Realizing that something like Hep-C was out of my hands and it happened by chance was actually harder. I felt I was destined to be different.  I spent most of high school looking at everyone around me and being angry at them for being normal.  I wanted that so badly.  That absolute need began my Stage 4: Depression. I don't think it is possible to go through some of the things I did as a teen and not have some sort of depression.  Being a teen girl is hard enough. Now, add to it skeletal deformities and a virus. It would have been a miracle if I'd come through it unscathed. I've seen that sort of depression in the number of the girls who are dealing with their Scoliosis, as well as the newly diagnosed with Hep-C.   Now I don't want to say I had full-blown depression because that would be misleading.  It was more like a sadness.  A sadness stemming from having a life I didn't expect or want.  I chose to compare my life to others and my jealousy issues built up my fantasy of how everyone else had perfect lives.   At this point, I was still so afraid that people would hate me or be afraid of me that I kept the Hep-C a secret. But isolation doesn't protect you. All it does is give your brain time to dig a deep hole to fill with all the negative thoughts. Those thoughts sit there and grow.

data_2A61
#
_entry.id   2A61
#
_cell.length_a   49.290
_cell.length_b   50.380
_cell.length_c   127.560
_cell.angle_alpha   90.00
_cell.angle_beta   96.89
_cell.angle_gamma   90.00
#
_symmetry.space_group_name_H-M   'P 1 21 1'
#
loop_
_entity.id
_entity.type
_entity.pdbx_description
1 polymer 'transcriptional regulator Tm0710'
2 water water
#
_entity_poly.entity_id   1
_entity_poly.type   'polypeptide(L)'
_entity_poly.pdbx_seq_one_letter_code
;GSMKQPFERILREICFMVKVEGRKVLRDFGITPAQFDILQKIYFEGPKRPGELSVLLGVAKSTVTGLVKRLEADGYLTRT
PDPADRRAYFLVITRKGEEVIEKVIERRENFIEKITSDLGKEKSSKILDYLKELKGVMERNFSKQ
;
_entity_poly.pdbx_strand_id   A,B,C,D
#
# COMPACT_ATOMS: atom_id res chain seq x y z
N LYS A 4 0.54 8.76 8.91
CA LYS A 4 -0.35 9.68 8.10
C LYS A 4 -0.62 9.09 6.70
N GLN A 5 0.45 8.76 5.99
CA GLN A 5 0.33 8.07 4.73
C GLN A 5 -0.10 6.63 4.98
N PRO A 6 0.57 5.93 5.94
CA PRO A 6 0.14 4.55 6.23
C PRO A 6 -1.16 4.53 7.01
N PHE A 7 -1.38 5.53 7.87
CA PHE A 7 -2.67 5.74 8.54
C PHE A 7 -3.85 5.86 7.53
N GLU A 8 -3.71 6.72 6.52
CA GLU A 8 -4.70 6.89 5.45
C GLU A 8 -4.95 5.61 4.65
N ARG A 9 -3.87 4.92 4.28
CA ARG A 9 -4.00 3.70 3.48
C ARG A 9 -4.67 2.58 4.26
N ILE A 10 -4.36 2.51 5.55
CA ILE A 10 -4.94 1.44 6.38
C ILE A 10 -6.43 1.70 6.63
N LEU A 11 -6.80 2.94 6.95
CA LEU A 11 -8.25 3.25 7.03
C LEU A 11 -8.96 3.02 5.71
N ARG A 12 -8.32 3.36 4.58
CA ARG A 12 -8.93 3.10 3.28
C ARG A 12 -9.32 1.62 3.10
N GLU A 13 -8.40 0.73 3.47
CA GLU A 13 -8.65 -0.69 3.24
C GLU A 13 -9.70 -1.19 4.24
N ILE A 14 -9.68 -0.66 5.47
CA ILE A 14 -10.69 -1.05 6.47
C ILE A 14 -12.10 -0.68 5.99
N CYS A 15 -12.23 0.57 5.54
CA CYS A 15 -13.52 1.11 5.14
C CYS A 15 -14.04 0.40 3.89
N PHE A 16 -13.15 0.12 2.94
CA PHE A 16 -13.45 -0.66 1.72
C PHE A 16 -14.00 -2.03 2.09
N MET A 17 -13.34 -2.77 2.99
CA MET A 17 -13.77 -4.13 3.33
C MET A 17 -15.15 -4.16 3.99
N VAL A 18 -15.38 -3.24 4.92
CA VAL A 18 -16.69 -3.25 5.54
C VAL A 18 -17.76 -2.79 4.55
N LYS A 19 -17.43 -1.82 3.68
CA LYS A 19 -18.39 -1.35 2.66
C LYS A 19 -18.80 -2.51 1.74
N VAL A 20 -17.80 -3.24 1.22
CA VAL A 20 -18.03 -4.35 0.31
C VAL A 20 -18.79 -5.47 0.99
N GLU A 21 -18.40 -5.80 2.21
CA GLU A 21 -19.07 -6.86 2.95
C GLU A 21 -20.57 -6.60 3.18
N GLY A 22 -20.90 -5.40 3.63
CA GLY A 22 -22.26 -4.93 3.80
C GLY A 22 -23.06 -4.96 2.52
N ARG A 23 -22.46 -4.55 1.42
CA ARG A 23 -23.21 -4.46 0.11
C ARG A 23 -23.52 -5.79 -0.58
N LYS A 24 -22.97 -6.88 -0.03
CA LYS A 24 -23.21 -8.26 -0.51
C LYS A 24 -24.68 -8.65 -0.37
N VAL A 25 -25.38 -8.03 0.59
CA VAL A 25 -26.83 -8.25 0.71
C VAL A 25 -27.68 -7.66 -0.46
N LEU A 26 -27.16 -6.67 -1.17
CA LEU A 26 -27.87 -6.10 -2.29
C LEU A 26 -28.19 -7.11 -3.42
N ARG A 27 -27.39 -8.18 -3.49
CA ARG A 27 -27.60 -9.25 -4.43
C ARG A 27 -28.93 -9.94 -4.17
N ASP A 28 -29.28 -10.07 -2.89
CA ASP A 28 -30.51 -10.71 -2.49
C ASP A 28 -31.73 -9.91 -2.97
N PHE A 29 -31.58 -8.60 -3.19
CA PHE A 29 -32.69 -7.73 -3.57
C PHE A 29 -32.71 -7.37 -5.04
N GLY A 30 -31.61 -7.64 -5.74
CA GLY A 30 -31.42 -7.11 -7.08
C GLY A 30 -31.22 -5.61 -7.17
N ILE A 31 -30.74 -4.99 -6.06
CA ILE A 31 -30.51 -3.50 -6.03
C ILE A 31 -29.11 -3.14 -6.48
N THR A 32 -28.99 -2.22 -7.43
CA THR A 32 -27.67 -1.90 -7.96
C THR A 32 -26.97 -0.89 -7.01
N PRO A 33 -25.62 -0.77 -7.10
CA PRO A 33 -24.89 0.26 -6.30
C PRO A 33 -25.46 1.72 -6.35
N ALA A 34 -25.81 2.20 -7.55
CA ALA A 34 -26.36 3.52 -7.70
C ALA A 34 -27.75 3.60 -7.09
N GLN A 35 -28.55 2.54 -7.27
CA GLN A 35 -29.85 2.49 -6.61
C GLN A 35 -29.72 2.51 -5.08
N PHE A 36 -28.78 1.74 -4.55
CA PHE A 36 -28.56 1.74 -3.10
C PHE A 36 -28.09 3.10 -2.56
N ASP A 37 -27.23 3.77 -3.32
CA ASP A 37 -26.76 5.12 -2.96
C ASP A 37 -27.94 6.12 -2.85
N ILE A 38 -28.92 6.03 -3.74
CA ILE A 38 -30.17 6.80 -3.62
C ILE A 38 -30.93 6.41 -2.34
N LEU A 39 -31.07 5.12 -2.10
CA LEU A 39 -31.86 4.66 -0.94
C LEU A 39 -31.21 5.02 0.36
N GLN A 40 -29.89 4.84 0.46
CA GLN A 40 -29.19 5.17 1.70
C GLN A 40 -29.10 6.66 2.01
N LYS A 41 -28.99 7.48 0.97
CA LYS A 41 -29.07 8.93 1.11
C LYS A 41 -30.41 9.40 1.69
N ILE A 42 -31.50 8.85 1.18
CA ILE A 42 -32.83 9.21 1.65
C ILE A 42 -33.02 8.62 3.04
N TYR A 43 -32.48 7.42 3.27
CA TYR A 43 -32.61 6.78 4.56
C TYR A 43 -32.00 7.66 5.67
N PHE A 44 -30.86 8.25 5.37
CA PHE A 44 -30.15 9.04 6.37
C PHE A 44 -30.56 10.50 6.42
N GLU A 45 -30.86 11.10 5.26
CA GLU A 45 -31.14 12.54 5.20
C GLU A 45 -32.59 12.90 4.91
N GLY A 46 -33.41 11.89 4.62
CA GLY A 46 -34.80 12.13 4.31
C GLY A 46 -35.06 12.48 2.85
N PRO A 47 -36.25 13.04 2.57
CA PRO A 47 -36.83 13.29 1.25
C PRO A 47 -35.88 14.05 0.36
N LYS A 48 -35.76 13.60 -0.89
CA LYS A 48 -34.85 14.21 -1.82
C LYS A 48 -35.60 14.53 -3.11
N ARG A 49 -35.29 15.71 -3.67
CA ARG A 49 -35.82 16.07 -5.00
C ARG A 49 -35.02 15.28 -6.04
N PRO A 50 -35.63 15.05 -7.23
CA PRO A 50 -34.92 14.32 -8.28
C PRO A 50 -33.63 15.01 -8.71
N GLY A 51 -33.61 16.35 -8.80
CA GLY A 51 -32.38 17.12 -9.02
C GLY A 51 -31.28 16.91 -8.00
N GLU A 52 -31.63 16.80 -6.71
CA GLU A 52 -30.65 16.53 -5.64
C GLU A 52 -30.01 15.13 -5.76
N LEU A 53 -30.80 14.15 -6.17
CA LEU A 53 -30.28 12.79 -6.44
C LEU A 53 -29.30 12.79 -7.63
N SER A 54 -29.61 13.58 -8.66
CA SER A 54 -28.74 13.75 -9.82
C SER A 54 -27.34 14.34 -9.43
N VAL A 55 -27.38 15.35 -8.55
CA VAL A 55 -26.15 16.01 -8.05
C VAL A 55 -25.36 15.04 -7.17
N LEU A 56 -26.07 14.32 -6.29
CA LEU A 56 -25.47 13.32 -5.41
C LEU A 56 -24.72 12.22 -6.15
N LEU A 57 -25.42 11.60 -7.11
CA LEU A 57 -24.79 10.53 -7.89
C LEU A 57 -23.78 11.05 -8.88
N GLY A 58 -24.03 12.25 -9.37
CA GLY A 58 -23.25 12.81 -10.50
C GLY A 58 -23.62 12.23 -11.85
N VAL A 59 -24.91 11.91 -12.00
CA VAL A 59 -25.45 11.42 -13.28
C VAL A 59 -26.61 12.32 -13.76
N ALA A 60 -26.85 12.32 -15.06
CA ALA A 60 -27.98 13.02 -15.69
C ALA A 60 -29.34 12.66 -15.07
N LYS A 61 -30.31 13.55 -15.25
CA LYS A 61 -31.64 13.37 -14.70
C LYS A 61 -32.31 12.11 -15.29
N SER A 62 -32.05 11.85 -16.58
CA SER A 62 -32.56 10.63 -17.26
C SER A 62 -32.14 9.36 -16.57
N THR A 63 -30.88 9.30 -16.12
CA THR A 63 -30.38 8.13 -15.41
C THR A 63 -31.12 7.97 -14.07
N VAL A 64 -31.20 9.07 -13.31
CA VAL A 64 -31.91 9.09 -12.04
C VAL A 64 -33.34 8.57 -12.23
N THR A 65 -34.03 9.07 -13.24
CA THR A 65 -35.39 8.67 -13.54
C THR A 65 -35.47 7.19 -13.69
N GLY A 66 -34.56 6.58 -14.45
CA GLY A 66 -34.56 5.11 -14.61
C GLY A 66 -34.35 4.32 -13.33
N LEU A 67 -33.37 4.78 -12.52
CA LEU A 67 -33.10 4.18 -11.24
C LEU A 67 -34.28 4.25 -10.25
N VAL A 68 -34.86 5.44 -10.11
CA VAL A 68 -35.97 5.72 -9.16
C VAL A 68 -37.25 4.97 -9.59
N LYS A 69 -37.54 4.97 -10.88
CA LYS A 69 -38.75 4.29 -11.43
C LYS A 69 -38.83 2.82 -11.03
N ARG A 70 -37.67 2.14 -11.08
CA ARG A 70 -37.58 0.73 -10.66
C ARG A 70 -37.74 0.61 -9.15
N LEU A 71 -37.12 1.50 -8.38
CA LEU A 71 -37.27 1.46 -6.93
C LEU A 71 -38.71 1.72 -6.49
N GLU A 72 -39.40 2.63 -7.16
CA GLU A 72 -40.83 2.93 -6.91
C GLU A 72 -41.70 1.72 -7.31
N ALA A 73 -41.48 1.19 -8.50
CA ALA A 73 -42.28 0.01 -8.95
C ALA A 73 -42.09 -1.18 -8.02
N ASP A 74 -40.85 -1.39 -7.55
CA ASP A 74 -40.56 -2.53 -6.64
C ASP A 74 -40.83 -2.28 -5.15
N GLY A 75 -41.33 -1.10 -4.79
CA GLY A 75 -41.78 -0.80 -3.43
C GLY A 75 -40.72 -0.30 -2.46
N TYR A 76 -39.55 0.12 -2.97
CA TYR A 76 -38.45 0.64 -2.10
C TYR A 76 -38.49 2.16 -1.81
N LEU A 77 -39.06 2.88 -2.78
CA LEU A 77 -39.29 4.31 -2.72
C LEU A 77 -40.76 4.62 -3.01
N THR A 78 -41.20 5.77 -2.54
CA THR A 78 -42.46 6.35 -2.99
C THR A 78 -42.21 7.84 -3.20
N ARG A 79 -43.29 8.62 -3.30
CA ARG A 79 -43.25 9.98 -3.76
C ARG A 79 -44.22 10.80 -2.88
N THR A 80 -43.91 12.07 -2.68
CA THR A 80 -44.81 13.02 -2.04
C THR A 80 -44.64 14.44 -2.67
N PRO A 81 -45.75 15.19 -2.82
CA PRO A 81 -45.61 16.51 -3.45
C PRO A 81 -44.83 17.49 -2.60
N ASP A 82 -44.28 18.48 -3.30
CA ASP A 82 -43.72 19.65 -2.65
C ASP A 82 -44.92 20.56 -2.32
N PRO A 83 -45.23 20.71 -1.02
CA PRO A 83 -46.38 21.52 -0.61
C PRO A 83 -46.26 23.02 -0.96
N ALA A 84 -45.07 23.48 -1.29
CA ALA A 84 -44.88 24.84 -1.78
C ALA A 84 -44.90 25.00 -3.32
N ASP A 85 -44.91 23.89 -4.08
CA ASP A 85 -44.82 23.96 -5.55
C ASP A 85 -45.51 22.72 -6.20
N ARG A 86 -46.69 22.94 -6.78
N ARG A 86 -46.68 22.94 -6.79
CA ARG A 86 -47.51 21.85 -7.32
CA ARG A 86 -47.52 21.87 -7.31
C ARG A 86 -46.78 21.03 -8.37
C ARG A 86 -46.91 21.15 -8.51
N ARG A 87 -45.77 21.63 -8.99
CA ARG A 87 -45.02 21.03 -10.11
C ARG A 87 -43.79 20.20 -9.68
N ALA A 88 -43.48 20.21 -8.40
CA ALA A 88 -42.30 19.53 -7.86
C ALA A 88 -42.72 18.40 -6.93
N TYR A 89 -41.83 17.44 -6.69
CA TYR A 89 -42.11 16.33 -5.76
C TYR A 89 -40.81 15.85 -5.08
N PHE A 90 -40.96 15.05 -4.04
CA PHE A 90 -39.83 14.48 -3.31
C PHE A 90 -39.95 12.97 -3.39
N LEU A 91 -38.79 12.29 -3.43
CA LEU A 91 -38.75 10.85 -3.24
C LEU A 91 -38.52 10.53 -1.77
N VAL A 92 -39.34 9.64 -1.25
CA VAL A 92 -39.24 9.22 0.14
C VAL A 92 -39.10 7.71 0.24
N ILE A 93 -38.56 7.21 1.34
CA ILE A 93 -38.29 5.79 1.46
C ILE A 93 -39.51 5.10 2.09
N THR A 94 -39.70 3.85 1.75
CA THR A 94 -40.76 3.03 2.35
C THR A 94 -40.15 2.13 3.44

The level of this varied throughout my high school life.  It wasn't until I began to tell people about my Hepatitis that I started to feel normal again. However, I didn't tell just anyone. I only told those who I felt could relate to me.  It turned out that a few of my friends were going through their own struggles. Serious ones as well.  It was like we all had each other to share our secrets to. It was such a relief. Because of this, I FINALLY found my Stage 5: Acceptance.  It takes a lot to find this stage though.  There is so much to work through mentally and emotionally. For me it took probably eight years.  I'm at the point now where there are so many things in my life that are worth more of my time than either Scoliosis or Hep-C.   I've lived through enough to know that things can be worse and that things will always get better. 


Today I am in such a different place than I was ten years ago...even two years ago.  I don't see treatment as something to be afraid of or something that I need to run away from.  For me it's the last chapter of this story.   I've spent half of my life dealing with medical issues. Scoliosis started at age twelve and only a year later came Hep-C.  My Scoliosis has been sorted so now it's time to tackle Hep-C.   For me, in a few months, a twelve year journey is going to end.